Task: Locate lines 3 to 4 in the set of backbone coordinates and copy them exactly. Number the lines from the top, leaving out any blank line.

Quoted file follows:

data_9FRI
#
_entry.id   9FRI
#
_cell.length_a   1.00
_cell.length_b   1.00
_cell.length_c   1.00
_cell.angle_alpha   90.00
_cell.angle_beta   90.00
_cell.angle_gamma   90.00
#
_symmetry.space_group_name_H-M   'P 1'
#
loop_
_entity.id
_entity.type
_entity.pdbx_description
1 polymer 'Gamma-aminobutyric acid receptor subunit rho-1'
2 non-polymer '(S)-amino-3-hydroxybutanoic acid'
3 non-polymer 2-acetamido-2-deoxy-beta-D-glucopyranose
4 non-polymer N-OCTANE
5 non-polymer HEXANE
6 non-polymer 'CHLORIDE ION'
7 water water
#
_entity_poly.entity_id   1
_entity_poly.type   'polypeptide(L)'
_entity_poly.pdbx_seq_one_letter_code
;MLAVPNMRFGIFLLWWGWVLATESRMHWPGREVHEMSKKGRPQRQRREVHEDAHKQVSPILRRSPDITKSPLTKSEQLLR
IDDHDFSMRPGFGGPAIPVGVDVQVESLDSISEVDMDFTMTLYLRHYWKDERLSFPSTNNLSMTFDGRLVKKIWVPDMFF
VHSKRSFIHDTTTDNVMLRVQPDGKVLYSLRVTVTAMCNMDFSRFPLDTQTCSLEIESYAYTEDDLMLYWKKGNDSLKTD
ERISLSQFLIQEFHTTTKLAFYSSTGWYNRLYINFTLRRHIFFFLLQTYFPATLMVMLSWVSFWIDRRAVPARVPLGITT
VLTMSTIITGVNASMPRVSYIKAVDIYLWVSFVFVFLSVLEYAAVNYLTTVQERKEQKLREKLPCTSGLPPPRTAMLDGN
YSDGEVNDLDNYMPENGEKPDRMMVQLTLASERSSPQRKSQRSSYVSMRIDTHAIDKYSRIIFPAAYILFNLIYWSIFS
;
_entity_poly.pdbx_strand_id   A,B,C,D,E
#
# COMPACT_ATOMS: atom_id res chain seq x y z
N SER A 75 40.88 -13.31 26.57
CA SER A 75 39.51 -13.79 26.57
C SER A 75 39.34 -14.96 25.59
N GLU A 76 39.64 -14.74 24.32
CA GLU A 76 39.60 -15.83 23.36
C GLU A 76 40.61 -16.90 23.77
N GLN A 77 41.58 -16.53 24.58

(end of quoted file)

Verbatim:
_entry.id   9FRI
#